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The periodic table

When Dimitri Mendeleev published the first periodic table 150 years ago, only about half as many elements were known as today. Over the ensuing decades, researchers have added new names to the chart, first by isolating elements in nature and then by smashing atomic nuclei together to create artificial ones, some of which exist for just fractions of a second. In celebration of Mendeleev’s achievement and the International Year of the Periodic Table, this special issue of Nature examines the past, present and future of the iconic chart.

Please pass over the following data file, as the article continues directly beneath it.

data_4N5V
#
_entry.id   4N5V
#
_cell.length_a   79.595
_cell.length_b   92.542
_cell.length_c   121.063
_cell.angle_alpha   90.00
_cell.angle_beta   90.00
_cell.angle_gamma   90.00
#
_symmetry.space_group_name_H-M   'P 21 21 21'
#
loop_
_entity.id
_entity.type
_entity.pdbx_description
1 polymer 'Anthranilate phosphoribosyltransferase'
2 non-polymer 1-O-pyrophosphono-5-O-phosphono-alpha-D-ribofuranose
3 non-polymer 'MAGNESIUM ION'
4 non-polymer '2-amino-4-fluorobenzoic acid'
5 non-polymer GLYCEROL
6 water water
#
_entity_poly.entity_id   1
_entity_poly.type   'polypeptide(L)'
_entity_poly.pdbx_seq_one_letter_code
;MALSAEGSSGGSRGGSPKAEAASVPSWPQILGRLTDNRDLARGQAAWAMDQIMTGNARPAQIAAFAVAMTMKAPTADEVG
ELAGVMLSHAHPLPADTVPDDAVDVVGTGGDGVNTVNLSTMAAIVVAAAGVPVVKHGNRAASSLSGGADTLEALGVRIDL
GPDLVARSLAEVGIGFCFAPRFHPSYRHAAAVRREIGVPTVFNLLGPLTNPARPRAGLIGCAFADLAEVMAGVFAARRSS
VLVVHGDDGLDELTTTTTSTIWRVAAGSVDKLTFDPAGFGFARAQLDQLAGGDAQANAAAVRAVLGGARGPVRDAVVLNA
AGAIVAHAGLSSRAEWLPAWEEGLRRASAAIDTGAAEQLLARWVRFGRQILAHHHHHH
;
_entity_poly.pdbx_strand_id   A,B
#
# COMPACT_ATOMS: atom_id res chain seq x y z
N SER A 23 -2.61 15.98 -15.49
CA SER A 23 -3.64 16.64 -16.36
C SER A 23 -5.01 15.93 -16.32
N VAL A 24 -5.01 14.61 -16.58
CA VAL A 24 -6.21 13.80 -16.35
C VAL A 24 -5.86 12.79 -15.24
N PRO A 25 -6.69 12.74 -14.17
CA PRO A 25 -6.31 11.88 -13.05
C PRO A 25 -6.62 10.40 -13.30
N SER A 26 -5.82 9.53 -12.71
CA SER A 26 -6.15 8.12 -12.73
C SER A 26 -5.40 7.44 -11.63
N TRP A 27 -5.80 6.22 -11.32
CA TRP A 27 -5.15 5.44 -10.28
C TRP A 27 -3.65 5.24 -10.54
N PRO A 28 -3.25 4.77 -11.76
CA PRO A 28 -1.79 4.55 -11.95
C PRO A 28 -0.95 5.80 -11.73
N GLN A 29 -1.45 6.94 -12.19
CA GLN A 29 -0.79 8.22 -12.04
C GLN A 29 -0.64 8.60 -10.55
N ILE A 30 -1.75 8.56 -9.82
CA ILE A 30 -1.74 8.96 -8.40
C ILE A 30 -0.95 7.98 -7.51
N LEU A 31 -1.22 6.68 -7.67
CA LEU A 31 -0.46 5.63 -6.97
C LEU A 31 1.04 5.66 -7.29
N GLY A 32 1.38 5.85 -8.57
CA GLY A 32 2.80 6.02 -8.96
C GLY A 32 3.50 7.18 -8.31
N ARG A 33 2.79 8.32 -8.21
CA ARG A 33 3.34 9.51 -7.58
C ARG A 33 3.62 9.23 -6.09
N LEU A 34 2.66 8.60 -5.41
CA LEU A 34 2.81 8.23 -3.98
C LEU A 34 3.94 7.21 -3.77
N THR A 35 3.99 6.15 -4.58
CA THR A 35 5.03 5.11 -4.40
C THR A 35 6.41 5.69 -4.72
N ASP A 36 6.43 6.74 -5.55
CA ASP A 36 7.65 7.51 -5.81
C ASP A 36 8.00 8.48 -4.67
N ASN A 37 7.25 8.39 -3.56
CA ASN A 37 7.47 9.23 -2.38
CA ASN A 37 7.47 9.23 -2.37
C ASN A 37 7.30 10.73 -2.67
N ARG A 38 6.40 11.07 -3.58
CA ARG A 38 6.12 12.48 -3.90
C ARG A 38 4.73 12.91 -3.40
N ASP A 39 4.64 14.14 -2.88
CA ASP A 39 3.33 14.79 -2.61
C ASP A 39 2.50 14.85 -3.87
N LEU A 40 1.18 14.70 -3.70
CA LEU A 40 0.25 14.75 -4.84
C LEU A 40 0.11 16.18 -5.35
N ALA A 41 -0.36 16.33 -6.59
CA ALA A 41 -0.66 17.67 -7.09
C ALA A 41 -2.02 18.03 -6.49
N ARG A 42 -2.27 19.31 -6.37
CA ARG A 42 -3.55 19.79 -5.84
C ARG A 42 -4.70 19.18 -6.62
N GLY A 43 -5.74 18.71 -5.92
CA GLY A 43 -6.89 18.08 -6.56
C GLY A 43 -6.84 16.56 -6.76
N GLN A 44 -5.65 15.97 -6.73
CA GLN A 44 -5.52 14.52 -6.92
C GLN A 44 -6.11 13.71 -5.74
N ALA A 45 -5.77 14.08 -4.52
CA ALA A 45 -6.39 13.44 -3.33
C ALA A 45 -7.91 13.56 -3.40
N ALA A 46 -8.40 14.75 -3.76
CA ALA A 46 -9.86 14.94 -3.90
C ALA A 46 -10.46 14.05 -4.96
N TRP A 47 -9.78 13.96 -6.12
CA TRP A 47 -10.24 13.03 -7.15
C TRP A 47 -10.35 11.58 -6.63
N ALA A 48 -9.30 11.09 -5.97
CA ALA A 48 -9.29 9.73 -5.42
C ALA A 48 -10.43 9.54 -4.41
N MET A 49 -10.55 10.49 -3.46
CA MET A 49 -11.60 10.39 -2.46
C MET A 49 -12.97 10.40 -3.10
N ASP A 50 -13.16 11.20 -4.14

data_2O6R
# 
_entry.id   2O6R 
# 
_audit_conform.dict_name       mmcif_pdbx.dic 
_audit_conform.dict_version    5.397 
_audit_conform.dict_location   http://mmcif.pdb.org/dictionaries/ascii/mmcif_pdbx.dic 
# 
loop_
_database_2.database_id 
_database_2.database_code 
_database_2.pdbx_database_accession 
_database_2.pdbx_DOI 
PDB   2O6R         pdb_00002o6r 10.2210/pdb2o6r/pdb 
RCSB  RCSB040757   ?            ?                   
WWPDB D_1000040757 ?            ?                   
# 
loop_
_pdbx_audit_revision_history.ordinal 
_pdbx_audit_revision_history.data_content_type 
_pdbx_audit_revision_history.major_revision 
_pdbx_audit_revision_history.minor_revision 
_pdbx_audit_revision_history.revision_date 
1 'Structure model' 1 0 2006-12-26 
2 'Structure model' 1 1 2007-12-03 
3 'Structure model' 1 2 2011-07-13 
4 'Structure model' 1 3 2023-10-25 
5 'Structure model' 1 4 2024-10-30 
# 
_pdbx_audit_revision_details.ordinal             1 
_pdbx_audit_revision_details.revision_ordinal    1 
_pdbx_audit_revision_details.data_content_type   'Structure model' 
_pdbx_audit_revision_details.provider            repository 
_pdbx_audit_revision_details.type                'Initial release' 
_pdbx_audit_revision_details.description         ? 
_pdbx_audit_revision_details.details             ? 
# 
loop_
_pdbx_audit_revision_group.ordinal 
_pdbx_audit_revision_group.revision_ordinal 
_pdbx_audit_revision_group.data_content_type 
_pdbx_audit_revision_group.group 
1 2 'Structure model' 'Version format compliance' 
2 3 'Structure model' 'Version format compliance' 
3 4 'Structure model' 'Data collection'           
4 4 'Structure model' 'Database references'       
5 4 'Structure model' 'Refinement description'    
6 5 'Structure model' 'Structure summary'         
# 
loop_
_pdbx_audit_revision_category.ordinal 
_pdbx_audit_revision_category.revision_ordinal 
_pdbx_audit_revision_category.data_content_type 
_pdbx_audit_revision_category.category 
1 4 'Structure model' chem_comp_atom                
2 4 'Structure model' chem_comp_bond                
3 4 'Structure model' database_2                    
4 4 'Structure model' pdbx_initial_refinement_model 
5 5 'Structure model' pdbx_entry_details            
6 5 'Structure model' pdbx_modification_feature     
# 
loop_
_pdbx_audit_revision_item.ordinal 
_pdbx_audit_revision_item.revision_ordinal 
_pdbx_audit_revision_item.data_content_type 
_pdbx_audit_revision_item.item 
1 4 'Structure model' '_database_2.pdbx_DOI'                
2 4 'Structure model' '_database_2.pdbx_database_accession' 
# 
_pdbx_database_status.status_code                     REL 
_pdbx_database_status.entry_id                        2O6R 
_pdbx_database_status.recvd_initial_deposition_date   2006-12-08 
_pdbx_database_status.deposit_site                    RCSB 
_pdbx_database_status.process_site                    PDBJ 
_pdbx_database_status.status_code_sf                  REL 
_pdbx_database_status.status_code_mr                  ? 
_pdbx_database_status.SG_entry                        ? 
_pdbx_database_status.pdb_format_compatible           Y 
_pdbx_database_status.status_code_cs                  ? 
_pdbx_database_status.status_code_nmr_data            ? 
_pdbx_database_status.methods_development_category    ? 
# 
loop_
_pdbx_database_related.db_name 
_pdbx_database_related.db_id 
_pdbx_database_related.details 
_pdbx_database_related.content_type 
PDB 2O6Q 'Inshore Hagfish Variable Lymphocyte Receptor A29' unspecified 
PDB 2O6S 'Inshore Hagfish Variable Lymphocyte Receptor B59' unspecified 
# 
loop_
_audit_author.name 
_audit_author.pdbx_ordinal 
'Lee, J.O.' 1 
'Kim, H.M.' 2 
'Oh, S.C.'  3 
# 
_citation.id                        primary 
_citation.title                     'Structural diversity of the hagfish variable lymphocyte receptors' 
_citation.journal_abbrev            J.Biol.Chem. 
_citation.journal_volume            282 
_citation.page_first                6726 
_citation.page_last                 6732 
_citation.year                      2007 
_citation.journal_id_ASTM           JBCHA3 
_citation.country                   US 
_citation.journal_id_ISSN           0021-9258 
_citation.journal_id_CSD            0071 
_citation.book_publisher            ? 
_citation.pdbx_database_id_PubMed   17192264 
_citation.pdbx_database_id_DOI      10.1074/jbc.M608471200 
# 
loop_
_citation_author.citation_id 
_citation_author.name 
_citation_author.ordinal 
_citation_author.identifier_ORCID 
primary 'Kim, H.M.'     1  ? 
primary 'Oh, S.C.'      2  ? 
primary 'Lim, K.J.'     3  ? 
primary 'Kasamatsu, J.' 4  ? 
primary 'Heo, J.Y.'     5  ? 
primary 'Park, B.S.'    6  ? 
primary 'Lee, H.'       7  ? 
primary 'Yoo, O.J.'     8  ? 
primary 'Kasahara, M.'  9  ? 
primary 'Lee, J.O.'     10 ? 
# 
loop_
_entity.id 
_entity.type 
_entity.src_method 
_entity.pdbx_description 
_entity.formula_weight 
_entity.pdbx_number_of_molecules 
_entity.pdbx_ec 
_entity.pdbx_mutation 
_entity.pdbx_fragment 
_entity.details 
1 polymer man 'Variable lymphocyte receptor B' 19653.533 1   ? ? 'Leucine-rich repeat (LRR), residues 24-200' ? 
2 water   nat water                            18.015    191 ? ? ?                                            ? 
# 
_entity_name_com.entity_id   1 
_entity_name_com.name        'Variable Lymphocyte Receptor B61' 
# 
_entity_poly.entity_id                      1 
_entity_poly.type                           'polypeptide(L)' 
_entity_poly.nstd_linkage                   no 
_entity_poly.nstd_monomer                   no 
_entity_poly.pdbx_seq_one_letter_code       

Content

When Mendeleev proposed his periodic table in 1869, element 43 was unknown. In 1937, it became the first element to be discovered by synthesis in a laboratory — paving the way to the atomic age.

News & Views | | Nature

Interactive Periodic Table

2019 is the International Year of the Periodic Table of Chemical Elements, marking 150 years since Dmitri Mendeleev ordered the elements into a table as we know it today. Our Nature Research periodic table features editors’ picks from 150 years of original research published in Nature and the Nature Research journals, commentaries and multimedia for elements 1 through 118.

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